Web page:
It is almost inconceivable that the range of styles on show in Yu Youhan’s first solo exhibition at Yuan Space could be the work of a single artist. The show includes his neofauvist portraits, created during the 1970s, his expressionist Shanghai street scenes of the 1980s, his infamous Pop-style Mao series from the 1990s and impressionistic landscapes of the Yimeng Shan painted since 2000. And while experimenting with all these genres, Yu continued to paint his signature Circles abstractions. At Yuan Space, he demonstrates more than the equal impact of both Western and Chinese artistic traditions on his own creative practice; as we observe his shifts from one genre to another over the last four decades, we are reminded of the complex, constantly changing sociopolitical context, to which the artist has responded, in ways that are personal, philosophical and humble.
His fauvist-style portraits and expressionist Shanghai street scenes may seem rather dilettante, particularly as they are art-historically anachronistic. But like many other artists at the beginning of China’s reform period, Yu was eager to experiment with the various artistic styles from the West upon gaining access to greater knowledge and freedom of expression.
In the two types of paintings – humorous depictions of Mao in the style of famous Western masters such as Rousseau, Chagall and Van Gogh, or the jubilant Mao decorated with flowers in historical moments and his juxtaposition with Whitney Houston – from the Mao series shown in this exhibition, Yu has reversed the role of the ‘great helmsman’, from being the idol of the Cultural Revolution period to being a normal person. Unlike some of Yu’s contemporaries, such as Wang Guangyi – who projected political cynicism in his 1990s Great Criticism series – or Li Shan’s effeminate and coquettish Mao portraits, Yu Youhan’s equivocal attitudes towards Mao do not quite fit the definition of Pop art. Rather, as the artist suggests, they are paintings of his life experience executed in a modern style.
Mostly painted in the last decade, the Yi Meng Shan series (which constitutes a large portion of the exhibition) is another subtle comment on rapid urbanisation. On a scouting trip to the Yimeng Mountains, Yu was reacquainted with the serenity of the natural landscape and the humility of the locals – an impression that contrasts with the alienating concrete shells of urban life. One can easily identify this series as a synthesis of early-twentieth-century French Impressionism, in particular the works of Cézanne, with an obvious reference to Chinese literati painting (via its fluidity and unrestrained brushmarks). Traditionally speaking, Chinese landscape paintings were not simple representations of the scenery, but the artist’s embodiments of certain cultural attitudes towards the relationship between man and nature. Yu’s adoption of a Western artistic medium suggests that the tension between Western and Chinese artistic traditions remains unresolved in the renditions of these landscapes. And yet it is precisely their coexistence that provides dynamic and open-ended possibilities for various cultural viewpoints.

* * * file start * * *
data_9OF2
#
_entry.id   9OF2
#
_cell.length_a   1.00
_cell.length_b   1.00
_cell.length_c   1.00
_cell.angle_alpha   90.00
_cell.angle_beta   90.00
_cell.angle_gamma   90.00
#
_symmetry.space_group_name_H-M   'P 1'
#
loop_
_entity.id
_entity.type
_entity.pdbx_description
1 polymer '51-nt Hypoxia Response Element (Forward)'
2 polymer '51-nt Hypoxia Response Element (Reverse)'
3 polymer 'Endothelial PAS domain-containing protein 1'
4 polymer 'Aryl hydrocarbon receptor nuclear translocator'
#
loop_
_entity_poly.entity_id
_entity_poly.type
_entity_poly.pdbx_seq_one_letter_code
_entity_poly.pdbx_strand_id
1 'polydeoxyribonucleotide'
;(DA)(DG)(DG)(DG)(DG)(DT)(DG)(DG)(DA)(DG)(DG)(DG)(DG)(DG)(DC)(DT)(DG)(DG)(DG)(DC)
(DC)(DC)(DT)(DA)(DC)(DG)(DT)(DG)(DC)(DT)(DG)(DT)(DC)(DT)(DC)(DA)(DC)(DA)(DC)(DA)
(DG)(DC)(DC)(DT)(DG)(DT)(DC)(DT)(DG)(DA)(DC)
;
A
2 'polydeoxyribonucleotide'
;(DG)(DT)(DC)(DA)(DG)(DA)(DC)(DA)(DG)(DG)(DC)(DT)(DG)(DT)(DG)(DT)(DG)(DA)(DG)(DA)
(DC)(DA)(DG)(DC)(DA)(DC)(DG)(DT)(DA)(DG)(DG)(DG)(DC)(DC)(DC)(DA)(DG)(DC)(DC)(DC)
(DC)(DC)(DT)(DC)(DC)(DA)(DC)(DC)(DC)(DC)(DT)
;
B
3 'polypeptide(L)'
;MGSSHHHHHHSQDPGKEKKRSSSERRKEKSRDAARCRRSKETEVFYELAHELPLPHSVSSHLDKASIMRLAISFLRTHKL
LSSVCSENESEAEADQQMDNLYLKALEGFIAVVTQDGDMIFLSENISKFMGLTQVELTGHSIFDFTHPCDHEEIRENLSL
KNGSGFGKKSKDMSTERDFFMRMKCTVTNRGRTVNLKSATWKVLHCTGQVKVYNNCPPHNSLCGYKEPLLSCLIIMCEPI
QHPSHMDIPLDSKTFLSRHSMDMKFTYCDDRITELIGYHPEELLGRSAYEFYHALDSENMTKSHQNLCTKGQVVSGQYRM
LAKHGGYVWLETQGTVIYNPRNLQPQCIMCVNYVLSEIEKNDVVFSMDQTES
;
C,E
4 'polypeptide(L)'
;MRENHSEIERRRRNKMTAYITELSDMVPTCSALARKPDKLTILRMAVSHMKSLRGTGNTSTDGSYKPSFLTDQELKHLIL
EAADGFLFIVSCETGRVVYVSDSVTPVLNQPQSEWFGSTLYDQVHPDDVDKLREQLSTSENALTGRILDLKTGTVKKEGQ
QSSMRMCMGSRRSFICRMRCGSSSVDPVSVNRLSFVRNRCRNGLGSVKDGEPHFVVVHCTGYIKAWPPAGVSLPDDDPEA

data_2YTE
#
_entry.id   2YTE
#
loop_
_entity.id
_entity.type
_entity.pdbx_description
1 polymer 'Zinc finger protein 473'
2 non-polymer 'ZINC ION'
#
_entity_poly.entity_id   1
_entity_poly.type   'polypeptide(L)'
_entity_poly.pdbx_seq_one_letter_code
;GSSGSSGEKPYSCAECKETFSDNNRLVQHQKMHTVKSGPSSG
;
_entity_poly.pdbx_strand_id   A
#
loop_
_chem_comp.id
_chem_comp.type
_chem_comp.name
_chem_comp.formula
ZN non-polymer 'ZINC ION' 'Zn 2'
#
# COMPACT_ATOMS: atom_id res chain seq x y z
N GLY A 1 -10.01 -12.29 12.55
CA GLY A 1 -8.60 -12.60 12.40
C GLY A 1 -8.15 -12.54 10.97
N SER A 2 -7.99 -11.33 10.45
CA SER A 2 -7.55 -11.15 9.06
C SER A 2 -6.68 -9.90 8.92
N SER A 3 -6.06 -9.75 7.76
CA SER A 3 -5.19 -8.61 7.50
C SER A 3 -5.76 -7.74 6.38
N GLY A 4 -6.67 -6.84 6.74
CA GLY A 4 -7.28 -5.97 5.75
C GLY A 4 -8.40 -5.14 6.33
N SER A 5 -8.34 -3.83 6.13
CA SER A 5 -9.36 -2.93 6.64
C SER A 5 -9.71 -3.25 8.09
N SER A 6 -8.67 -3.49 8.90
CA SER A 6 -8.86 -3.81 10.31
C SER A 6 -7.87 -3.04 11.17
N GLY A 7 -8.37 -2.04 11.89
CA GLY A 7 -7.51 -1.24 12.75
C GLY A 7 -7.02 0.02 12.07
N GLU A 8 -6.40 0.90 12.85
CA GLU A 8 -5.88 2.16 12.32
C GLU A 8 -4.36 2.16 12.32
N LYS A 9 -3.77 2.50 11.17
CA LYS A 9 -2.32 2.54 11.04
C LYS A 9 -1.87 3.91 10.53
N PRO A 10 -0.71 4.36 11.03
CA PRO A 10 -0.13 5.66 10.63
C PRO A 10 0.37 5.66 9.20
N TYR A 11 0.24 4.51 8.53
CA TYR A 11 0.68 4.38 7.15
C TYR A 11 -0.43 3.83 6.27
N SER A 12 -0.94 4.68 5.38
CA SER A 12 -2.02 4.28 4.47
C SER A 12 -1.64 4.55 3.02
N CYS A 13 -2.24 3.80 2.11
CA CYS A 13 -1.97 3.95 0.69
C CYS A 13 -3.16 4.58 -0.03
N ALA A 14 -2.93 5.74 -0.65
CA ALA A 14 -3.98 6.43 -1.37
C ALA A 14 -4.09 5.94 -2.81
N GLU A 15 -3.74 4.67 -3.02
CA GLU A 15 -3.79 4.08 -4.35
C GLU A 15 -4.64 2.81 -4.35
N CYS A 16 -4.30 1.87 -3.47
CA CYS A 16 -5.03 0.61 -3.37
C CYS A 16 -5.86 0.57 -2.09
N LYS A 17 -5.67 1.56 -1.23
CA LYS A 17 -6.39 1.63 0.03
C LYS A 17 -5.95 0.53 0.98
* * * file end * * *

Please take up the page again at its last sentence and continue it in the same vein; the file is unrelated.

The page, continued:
Another major portion of the exhibition is devoted to Yu’s Circle series. Often painted in monochrome, the alignment of dots into lines combined with the use of various shades of colour block express both the inertia and freedom of movement of the universe and the constant flux of human thought processes. Despite using acrylic paints, Yu’s brushmarks make reference to the technique of traditional Chinese calligraphy and painting, in which ink is allowed to drip off each brushstroke to highlight the principle of natural occurrence. The Circles of various periods are expressive of their respective social, political and personal context, whether the more contained circle of 1985.05 (1985), the bright-coloured 1991.04 (1991) or the latest, 2012.03 (2012), the solemnity and gracefulness of which seems to have come full circle in the artist’s attitudes towards the tradition and the context in which he belongs. In this respect, the Circle series does indeed illustrate Hans Ulrich Obrist’s comment about abstraction being ‘a microcosm of society’. Yu has adroitly assigned an elegance to his abstractions, which the artist conceived as being primarily about the mind and that display a humility in their deployment of minimal gesture which nevertheless produces a superior outcome.
This article was first published in the December 2013 issue.